"The primary and most fundamental function of the arts is to engage their audience and spark dialogue, in whatever manner seems best. This journal has attempted to do just that, by creating a space for reflection and insight, and providing an opportunity for conversation and questions to sprout and find life within the broader context of contemporary photography and the visual arts."
Adam Fuss. Photographs by Adam Fuss. Text by Thomas Kellein. Distributed Art Publishers, New York, 2003. 112 pp., 114 color illustrations, 6¾x9½".
"This is a handsome little book which serves as a catalogue to an exhibition of Fuss’ work at the Boston Museum of Fine Arts. The essay by Thomas Kellein begins as a recitation of chronological facts: that Fuss was born in London in 1961; that he was sent to live with a maternal grandmother in Australia, away from his parents after his father suffered a stroke in 1963; that he spent many childhood hours outdoors and alone; that he loved the diversity of nature and saw William Blake as a spiritual father of sorts. But this chronology acts as preparation for an in-depth exploration (realized in dialogue with Fuss) of the symbology rife in Fuss' images. There are snakes, ripples, birds, evidence of movement, shadows, and silhouettes, all traced sans camera directly onto photographic paper. This is difficult territory to navigate, and every competent author will bring a different set of worthy interpretations to the table; Kellein's approach is well worth the reading. The reproductions are crisp and rich, sitting on a medium weight glossy paper; the images hold to consistent dimensions throughout the book, which, combined with substantial white borders, is greatly appreciated."
I remember them talking to us about how absolutely vital recycling and taking care of our planet is at kindergarten (that was in the 70's) - and somehow today it's still not seen as something paramount or obvious. I really hope the climate deal reached at the UN summit will finally take us at least to the road of getting there.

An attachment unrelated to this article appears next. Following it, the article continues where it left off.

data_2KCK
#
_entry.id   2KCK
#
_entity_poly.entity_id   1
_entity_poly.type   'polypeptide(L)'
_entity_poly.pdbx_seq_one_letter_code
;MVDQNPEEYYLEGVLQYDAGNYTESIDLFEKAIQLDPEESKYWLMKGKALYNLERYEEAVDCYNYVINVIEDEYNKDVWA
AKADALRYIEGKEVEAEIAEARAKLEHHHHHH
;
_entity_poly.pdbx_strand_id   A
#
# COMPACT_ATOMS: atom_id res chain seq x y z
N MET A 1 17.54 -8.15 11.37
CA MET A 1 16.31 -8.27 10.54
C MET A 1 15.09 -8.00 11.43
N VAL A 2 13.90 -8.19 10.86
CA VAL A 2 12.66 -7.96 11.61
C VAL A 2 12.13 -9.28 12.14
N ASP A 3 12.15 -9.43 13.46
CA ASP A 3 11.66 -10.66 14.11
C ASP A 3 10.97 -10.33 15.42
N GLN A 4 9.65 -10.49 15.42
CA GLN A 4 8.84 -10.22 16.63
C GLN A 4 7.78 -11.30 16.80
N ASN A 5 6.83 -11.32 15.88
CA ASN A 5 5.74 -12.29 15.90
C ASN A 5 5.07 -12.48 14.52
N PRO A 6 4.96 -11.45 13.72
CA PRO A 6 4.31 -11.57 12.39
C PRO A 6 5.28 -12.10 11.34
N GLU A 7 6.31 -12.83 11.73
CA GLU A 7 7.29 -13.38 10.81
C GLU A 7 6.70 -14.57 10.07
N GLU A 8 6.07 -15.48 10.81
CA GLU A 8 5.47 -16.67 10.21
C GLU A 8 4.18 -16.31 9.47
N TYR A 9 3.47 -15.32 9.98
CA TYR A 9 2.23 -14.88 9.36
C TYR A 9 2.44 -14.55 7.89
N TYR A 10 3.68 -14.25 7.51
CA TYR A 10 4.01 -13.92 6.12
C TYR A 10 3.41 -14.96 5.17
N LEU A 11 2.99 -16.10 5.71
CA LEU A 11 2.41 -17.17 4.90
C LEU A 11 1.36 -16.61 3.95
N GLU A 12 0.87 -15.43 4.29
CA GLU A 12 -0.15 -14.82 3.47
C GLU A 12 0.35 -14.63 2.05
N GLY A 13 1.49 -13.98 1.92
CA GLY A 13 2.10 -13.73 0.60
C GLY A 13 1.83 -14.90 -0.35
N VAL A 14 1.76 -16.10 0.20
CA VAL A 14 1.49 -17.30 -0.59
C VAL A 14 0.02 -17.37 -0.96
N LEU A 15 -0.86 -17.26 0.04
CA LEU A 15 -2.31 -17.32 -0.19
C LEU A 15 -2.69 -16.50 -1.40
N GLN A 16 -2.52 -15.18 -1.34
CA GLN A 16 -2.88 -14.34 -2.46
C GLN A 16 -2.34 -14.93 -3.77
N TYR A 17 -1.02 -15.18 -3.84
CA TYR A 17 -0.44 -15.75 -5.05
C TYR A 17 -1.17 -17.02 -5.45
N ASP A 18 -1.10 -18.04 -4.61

I've been meaning to add this blog to the links ever since I first discovered it (through for the love of ourselves) - and write a little something about it, but never quite managed the thought of what, who, where. So I though the best thing to do was to show you this picture from the blog, and the following conversation with my husband, who doesn't speak Swedish.
me: "You know the blog I've been trying to explain to you about, that I just really like (but it's in Swedish)."
him: "Oh the one you've been saying she's a librarian with some incredible clothes, and writes great stuff about books, but also about weird people in second hand shops - or those who should just be banned, and looks kinda like A...?"
me: "...and sometimes there's cats all over her. Anyway this is the one [shows him picture]."
him: "Oh brilliant I know exactly what you mean! That blog - what more is there to say!"
(or words to that effect)
The blog is just genius. (...also be sure to have a look at bokdialogen where she writes solely about books.)
This year again I'm hoping that you will do what you can.
The reported number of HIV/Aids cases are continuing to increase - just as we seem to have been able to curb the spread in Africa and other developing countries the numbers are rising again in Europe and the USA.
UNAIDS The Joint United Nations Programme on HIV/AIDS World Aids Day Information and suggestions on how to get involved WAD.se World Aids Day Sweden RED Might seem frivolous, but it matters to change consumer patterns Staying Alive MTV's Global HIV and AIDS initiative for young people